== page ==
I face a dilemma.
I’ve gone back and forth on this over the past few months, but I’m ready to sell my house in Dallas. With three kids, my family has outgrown it. It’s also an older property. It needs to be remodeled, but I lack the patience to get through that process. I’ll leave that for the new owner.
It’s a great time to sell. Alas, I have no intention of living in my car, so that means I am also a buyer. And it is a horrendous time to buy a house. In my neighborhood, I’ve seen houses sell for $50,000 over asking price. There are active bidding wars for almost every property that hits the market. Many buyers opt to wave inspections … in a neighborhood where most of the houses were built in the 1950s and are in need of an inspection.
Hence my dilemma. I can sell in a hurry. But what do I buy? I don’t want to get into a bidding war. And I don’t need a house at this exact moment.
Let’s take a step back and ask some more fundamental questions about home ownership.
Do You Need to Buy a House?
The most obvious reason to buy a house is to keep your significant other happy. Joking aside, the biggest reason for owning a house is non-economic in nature. It’s lifestyle preference. You might like the neighborhood or the schools. And it’s nice to have something that is truly yours.
But let’s look at the economics.
Yes, owning a home has certain tax advantages. You can write off the interest and property taxes. But let’s be clear. The single biggest reason to own a home is to build equity. For most people, a house is the largest single investment they’ll ever make … and they’ll almost always make it leveraged to the hilt. In a rising market, this can create a windfall.
Let’s play with the math. Let’s say you bought a $300,000 house. You made a down payment of $60,000 and financed the rest.
Let’s say your home appreciated in value by 10%. It’s now worth $330,000. Well, your equity rose by a lot more than 10%. That $30,000 bump in value is fully 50% of your $60,000 in equity. You just made 50% on your money.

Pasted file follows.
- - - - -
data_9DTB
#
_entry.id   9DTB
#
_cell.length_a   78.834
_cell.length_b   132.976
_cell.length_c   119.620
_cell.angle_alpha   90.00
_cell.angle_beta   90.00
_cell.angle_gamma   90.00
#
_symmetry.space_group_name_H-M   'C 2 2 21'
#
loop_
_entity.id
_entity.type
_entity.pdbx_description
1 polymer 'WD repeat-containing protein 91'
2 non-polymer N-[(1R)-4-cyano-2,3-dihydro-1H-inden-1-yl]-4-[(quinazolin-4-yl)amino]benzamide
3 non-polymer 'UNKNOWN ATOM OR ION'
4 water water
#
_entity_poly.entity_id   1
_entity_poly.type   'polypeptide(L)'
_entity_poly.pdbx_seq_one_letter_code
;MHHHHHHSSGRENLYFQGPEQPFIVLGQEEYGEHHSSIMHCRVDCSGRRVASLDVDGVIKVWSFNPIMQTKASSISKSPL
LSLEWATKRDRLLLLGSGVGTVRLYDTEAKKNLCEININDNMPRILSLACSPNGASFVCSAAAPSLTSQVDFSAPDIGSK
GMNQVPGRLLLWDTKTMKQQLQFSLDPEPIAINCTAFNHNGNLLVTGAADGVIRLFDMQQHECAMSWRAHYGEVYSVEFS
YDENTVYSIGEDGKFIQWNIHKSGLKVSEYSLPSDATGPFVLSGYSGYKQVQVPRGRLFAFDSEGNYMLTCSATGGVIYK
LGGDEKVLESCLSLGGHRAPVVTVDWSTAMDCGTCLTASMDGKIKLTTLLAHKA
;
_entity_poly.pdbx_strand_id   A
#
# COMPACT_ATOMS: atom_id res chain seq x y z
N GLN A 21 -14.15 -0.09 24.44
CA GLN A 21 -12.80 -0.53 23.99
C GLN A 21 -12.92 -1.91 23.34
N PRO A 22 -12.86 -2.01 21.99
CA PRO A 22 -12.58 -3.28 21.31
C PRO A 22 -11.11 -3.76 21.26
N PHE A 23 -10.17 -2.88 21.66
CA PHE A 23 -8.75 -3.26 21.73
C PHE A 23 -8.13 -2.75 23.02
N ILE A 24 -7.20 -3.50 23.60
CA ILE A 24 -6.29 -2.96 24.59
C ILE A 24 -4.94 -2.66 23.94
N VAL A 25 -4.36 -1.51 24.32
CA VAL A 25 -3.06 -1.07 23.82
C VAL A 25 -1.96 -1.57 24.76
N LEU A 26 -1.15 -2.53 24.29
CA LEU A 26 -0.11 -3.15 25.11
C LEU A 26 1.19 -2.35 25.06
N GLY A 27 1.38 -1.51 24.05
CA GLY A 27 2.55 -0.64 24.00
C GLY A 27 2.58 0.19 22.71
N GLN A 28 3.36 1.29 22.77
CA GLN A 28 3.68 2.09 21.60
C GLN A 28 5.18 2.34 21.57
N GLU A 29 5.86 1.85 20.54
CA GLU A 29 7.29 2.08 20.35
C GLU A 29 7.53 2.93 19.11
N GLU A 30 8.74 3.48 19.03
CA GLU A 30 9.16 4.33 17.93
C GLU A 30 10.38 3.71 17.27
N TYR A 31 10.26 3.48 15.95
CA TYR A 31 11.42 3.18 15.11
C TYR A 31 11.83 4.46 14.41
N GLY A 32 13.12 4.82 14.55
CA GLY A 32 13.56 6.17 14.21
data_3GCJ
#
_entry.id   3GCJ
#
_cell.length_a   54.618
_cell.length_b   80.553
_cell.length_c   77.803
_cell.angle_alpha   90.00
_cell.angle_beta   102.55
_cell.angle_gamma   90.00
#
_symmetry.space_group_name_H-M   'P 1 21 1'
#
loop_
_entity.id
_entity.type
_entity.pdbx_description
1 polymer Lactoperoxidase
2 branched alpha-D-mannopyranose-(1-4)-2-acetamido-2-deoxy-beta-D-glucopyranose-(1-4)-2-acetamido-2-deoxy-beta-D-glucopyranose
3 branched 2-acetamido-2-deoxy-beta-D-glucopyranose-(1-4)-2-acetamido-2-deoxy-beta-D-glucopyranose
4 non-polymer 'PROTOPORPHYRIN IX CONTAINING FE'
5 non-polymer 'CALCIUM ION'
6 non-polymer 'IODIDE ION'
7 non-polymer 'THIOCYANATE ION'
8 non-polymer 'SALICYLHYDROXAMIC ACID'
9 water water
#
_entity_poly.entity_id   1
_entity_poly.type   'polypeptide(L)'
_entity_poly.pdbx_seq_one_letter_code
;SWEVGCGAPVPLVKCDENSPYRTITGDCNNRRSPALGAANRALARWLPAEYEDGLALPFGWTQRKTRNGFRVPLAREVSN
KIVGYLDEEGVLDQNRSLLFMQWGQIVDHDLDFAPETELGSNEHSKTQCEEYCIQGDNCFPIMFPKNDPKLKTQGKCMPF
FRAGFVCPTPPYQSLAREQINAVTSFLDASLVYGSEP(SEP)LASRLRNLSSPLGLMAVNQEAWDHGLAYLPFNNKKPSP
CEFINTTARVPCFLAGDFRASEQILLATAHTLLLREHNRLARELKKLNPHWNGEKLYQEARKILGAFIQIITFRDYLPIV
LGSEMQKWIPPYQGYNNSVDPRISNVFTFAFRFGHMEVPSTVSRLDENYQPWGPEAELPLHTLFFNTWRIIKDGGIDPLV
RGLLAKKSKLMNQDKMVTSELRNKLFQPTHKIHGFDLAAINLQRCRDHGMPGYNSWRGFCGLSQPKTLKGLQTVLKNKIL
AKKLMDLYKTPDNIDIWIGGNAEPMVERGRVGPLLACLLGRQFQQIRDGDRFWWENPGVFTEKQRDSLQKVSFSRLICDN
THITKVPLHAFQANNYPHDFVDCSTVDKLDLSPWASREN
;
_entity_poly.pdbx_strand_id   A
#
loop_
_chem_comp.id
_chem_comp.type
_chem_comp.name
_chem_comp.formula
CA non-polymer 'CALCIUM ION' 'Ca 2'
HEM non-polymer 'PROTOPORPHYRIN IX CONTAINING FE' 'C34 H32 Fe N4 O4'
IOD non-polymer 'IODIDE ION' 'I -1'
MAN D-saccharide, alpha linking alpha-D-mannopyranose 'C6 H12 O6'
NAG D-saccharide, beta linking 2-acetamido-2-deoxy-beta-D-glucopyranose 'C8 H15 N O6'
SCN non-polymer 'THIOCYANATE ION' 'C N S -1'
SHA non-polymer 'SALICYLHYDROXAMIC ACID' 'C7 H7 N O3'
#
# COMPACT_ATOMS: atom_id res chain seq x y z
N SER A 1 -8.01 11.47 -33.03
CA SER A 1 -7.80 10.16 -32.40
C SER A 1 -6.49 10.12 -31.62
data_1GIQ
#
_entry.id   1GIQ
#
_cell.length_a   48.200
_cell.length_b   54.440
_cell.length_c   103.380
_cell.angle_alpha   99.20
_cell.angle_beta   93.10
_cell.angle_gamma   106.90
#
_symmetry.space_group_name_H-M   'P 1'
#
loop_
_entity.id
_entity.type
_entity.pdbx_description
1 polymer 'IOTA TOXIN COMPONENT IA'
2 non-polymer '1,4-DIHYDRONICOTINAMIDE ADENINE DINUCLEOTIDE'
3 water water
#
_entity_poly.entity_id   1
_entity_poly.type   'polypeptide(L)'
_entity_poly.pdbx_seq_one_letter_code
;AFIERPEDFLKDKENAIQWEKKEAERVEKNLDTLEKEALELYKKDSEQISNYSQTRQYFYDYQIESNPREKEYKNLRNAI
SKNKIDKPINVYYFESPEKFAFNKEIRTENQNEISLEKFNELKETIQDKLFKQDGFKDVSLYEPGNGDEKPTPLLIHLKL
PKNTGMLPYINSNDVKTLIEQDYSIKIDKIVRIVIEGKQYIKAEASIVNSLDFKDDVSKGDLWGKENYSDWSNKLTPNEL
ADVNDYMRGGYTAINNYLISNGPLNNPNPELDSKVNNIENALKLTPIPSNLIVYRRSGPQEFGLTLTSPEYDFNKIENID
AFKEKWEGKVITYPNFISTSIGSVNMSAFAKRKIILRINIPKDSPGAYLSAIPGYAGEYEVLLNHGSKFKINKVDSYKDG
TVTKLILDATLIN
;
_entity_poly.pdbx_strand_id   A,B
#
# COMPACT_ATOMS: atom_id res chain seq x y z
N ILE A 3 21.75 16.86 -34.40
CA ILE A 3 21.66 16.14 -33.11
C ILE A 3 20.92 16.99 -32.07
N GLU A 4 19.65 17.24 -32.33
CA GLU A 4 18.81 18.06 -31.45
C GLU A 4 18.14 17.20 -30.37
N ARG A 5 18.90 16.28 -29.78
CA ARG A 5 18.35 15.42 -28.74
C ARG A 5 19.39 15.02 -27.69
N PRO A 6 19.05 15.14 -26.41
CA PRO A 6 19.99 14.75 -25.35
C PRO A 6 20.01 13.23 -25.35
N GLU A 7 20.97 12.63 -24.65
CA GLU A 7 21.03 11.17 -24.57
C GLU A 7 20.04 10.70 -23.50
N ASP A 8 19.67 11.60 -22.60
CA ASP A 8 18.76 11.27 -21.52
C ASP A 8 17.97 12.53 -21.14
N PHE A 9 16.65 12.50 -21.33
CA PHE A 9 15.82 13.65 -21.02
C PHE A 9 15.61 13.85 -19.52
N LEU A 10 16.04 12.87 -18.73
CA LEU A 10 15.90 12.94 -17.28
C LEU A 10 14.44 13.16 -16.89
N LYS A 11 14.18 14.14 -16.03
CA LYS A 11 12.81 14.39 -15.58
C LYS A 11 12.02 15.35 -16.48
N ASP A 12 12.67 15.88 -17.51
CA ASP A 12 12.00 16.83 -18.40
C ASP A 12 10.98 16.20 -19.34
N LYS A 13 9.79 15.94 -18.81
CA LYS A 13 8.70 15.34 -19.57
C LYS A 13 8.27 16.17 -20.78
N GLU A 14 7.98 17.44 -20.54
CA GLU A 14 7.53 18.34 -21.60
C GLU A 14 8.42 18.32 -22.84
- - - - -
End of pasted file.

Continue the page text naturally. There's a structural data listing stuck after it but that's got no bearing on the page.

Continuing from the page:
No banker in their right mind would let you borrow that kind of money to buy stocks, cryptocurrencies or anything else. But they’ll lend it out for property even in a low-rate environment.
All of that is great. But before you jump into a bidding war, there are a couple things to remember.
A Mortgage Is a Double-Edged Investment
Think about the word “mortgage” for a minute. The word’s origins are Old French and translate to “death pledge.”
You’re committing yourself to a debt you may spend the rest of your life paying. And the leverage that boosts your gains in a rising market cuts both ways. If that house declines in value by 10%, you lose half your equity. And that’s assuming you put 20% down. FHA loans can require a down payment as low as 3.5%, and the average down payment these days is about 7%. At those levels, even a small fluctuation can wipe out your equity and leave you underwater on the loan.
You can’t sell the house unless you bring more equity to the table to make up the shortfall. You could walk away from it, but you’d be ruining your credit and abandoning any hope of recouping your equity if or when home prices recovered.
I don’t say this to scare you out of buying a house. I prefer owning to renting. But I’d leave you with some points to consider.
How to Buy a House in Today’s Red-Hot Market
1. If you have excellent job security, it might be OK to stretch a little on the payment. If you can comfortably pay, say, $3,000 per month but the house you want is going to cost you $4,000 per month, that might be ok if you’re willing to make a few cutbacks elsewhere in your budget and you believe your income will be high enough in a year or two to pay it month-to-month.
Otherwise, do you want that house bad enough to eschew vacations and restaurant meals for the rest of your life?
If the payment is a major stretch, don’t do it. You’ll regret the decision and resent owning the house. It will cause you unnecessary stress.
2. Don’t get into a bidding war. That’s insane. Do you think you’re going to make a good financial decision if you’re forced to rush the process like that?
3. Love where you live. You need to be certain you’re going to live where you’re living for at least a few years. If there’s any kind of setback in the housing market, you don’t want to be in a position where you can’t sell without wiping out your equity.
As for me, I’m still considering my options. And if I can’t find a house I like at a price I find halfway reasonable, I’m happy to rent for a while.
To safe profits,
Co-Editor, Green Zone Fortunes
Charles Sizemore is the co-editor of Green Zone Fortunes and specializes in income and retirement topics. You can catch him every week in his video segment Investing With Charles. He is also a frequent guest on CNBC, Bloomberg and Fox Business.